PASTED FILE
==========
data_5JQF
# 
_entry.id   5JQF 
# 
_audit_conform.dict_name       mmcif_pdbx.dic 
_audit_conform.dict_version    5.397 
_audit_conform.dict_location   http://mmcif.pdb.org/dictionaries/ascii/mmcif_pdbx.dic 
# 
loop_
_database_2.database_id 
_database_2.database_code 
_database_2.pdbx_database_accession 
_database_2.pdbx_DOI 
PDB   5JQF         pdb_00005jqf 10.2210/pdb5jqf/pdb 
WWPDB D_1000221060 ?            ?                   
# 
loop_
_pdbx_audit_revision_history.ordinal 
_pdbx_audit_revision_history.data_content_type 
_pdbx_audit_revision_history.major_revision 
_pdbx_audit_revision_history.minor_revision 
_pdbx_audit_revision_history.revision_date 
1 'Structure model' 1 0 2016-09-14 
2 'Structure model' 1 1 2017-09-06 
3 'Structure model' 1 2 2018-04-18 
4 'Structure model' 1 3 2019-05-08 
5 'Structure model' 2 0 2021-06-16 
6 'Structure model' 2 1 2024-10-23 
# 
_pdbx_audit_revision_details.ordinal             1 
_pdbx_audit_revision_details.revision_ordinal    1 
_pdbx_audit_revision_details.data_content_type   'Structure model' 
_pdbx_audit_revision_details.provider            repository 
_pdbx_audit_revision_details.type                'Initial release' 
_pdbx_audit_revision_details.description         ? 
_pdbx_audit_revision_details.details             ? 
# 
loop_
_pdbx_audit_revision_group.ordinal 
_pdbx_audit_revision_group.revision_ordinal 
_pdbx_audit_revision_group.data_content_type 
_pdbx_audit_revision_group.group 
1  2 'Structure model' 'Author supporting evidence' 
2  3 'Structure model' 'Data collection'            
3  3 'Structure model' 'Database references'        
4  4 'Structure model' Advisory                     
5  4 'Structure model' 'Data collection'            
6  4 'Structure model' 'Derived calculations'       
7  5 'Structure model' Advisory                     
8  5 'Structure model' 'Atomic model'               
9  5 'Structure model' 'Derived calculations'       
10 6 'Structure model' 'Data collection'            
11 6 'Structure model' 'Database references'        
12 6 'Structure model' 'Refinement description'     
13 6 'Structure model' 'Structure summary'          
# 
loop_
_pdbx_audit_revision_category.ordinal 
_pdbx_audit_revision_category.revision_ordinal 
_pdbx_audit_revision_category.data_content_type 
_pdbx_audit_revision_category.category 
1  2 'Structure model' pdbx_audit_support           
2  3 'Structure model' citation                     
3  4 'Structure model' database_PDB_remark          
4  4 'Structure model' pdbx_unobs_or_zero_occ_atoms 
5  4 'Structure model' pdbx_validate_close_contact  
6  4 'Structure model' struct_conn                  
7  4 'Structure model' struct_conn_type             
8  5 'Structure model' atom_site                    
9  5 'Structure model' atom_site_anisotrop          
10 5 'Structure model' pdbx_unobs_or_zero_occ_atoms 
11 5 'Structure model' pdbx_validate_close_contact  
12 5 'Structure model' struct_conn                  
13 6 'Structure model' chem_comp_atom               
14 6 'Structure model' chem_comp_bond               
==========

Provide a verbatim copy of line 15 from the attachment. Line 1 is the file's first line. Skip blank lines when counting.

WWPDB D_1000221060 ?            ?                   